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Gotu Kola – (Centella asiatica)

Gotu Kola

Native to southeast Asia, Sri Lanka and Australia, gotu kola is a small annual plant used in both Ayurvedic and Chinese medicine. It is considered a longevity herb by many and it helps maintain the health in many ways. It is well regarded in Ayurvedic medicine as a food that increases mental capacity and helps with the negative effects of aging, known in Ayurvedic medicine as the "Vayasthapana effect".


Key Medicinal Uses

Internally – Gotu kola can be used to increase venous sufficiency and improve the tone of the blood vessels. It can lower blood pressure and anxiety and stress. This herb can decrease joint pain, hardening of the skin and improve movement in the fingers. It has sedative effects and works well to relieve insomnia. Historically, the herb was used for leprosy, arthritis, hemorrhoids and tuberculosis. It is also said to enhance the memory. It is also used to reduce fever, as a mild diuretic and to build up connective tissue.

Externally – Gotu kola can be used in an ointment for wounds and skin lesions. It strengthens the skin and increases the blood supply. It can be used for burns, psoriasis, to prevent scars after surgery, to treat external fistulas and to heal episiotomies after childbirth.

Other Uses – Gotu kola is part of Sri Lankan cuisine and as part of "pennywort drink."

Herbs to Combine/Supplement

Both Ayurvedic and Chinese medicine use herbal formulas for treatment. It is frequently added to herbal mixtures in these two schools of herbal medicine to treat specific symptoms in a patient.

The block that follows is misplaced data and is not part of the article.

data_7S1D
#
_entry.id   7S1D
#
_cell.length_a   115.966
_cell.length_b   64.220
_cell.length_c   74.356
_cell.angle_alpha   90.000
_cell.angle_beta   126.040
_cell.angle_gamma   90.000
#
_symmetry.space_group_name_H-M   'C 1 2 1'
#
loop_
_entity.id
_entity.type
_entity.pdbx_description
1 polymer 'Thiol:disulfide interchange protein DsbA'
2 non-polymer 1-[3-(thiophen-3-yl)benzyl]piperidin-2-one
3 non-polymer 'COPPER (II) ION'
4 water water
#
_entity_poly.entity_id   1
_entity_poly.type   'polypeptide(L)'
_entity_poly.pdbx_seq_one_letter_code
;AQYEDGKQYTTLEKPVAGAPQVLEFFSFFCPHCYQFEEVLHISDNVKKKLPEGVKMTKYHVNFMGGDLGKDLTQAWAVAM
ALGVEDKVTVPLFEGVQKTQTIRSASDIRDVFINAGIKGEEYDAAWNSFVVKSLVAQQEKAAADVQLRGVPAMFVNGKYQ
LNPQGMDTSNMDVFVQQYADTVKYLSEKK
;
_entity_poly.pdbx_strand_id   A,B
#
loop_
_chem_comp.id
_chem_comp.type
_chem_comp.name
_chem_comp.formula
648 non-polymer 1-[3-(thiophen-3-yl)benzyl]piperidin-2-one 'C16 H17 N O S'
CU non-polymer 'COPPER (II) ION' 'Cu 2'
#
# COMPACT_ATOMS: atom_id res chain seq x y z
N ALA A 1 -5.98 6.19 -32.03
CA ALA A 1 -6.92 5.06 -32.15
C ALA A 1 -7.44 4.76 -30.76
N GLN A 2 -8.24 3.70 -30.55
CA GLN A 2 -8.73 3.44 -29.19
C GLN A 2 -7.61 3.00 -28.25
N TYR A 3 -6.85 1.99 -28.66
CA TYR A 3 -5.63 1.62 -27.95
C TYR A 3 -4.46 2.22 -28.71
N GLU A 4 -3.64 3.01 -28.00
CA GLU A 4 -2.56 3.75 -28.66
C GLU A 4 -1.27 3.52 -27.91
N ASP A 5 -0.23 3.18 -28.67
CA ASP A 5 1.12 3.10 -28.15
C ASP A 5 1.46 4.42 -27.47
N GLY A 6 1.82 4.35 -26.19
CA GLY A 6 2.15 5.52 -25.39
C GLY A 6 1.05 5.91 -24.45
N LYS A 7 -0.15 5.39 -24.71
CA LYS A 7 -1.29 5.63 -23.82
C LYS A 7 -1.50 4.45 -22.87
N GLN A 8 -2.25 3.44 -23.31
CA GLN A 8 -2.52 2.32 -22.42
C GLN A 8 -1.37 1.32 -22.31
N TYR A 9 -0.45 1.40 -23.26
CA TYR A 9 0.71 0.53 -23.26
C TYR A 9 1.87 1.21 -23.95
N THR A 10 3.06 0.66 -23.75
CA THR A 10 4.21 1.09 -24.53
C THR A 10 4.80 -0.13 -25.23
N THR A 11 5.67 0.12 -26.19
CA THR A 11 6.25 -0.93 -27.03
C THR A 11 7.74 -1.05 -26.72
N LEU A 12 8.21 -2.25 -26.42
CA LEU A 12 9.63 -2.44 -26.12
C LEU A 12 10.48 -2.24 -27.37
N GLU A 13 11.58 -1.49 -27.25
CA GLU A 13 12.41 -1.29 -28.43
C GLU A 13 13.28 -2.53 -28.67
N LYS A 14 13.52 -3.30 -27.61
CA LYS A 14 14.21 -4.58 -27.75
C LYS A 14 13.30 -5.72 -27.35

Parts Used

Leaves, stems – The leaves and stems are used medicinally.


Do not take gotu kola for longer than six weeks at a time. If you take this herb that long, take a break of two weeks before you begin again. Anyone with a history of skin cancer should not take this herb as it has been associated with tumor growth in some studies. Pregnant women should not take it due to the risk of miscarriage. There is no information on the safety of this herb for infants and children, so nursing mothers should avoid and it should not be given to children.

Side effects are rare, but include skin allergies and burning sensations for topical use, and headache, upset stomach, nausea, drowsiness and dizziness for ingestion of large doses. Patients older than 65 should take lower doses. Although there are no known drug interactions with gotu kola, due to its sedative effect, it should not be taken with medications that induce sleep or relieve anxiety.

Preparation and Dosage

Gotu kola is eaten fresh, juiced, used topically, taken as an extract, in tablets, capsules, tinctures and as herbal tea. Tea made from the dried leaf can be taken three times a day. Powdered herb taken in capsules can be taken in doses of 1,000 to 4,000 mg, three times per day. The dose for tincture is 30 to 60 drops, three times a day. If you prefer a standardized extract, take 50 to 250 mg two or three times a day.

Gotu Kola Herbal Remedies Top